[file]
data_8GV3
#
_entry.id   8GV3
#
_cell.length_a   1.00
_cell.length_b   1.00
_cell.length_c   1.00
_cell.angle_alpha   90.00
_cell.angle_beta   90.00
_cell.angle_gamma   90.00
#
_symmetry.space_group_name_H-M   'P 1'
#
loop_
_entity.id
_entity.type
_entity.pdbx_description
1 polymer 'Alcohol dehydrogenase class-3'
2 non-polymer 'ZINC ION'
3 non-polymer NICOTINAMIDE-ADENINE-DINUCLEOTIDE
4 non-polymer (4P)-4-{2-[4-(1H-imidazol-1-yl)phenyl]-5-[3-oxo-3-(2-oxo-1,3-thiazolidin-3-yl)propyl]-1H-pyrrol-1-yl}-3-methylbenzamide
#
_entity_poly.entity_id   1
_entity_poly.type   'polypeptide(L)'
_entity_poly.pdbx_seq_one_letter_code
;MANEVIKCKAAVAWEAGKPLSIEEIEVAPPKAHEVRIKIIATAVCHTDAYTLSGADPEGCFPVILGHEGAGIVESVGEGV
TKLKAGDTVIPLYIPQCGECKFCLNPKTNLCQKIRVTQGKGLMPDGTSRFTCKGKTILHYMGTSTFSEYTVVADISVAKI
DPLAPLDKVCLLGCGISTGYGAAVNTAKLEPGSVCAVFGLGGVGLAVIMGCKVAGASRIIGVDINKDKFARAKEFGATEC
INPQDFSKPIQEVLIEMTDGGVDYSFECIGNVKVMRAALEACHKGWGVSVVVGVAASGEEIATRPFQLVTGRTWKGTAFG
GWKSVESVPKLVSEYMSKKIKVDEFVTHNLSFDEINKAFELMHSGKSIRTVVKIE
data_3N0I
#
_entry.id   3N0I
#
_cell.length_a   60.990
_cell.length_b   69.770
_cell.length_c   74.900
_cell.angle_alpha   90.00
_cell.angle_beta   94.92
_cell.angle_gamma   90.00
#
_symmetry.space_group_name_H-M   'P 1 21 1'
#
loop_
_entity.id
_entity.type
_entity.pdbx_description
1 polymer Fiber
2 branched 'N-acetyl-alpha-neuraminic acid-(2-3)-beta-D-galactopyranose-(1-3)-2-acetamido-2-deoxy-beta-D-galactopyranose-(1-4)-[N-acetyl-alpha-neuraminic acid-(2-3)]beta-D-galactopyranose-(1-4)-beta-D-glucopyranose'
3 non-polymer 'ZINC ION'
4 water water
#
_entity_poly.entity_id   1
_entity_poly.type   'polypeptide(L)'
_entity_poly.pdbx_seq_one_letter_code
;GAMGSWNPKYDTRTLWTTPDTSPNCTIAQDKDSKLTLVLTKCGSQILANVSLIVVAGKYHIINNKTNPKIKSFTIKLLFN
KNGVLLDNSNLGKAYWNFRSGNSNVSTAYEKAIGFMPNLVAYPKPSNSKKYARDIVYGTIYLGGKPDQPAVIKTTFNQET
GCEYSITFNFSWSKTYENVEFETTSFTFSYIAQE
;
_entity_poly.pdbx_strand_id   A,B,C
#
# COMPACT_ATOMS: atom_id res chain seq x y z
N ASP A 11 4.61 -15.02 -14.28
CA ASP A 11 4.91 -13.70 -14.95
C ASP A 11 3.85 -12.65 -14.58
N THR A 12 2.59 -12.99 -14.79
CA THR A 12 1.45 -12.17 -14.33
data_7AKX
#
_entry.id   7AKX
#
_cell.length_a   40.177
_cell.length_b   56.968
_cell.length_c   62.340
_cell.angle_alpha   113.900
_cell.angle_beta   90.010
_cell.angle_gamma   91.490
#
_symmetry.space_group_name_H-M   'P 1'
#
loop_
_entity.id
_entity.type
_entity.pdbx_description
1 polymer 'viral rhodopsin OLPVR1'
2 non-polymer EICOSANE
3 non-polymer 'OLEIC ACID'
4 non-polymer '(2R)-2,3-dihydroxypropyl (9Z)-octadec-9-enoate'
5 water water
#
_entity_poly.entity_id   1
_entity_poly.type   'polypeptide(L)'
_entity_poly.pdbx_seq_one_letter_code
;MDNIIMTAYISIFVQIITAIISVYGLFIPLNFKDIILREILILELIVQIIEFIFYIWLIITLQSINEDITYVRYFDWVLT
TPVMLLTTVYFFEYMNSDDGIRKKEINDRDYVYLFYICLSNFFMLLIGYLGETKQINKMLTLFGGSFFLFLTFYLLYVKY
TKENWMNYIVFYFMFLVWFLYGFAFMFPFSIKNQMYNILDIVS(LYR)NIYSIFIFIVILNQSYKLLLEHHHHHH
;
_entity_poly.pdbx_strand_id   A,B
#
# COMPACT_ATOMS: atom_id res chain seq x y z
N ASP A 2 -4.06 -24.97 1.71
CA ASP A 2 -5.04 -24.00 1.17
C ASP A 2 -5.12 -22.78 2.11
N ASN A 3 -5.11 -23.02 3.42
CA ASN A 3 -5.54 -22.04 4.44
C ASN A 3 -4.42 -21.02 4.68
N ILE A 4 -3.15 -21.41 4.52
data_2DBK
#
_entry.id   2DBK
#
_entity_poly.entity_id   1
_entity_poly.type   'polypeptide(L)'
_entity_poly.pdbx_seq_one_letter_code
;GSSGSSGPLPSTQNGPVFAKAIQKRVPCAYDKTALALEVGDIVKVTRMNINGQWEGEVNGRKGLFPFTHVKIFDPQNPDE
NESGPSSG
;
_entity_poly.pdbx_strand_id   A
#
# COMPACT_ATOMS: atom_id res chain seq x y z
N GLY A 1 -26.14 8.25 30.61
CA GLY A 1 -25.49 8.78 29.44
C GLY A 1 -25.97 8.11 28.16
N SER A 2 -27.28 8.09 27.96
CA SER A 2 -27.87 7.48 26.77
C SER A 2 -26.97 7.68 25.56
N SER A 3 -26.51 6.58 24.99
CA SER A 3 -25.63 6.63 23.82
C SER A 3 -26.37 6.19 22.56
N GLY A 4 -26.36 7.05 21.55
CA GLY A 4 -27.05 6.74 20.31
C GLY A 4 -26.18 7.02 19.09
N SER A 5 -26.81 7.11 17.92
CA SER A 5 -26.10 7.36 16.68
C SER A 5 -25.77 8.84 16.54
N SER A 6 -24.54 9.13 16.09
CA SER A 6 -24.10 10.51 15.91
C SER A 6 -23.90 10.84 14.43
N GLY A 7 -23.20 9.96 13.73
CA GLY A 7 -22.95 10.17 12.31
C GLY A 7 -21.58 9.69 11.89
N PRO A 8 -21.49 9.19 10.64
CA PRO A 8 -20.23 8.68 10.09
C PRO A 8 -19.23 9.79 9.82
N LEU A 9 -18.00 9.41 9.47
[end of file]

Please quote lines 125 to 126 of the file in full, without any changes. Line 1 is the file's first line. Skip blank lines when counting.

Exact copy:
CA SER A 2 -27.87 7.48 26.77
C SER A 2 -26.97 7.68 25.56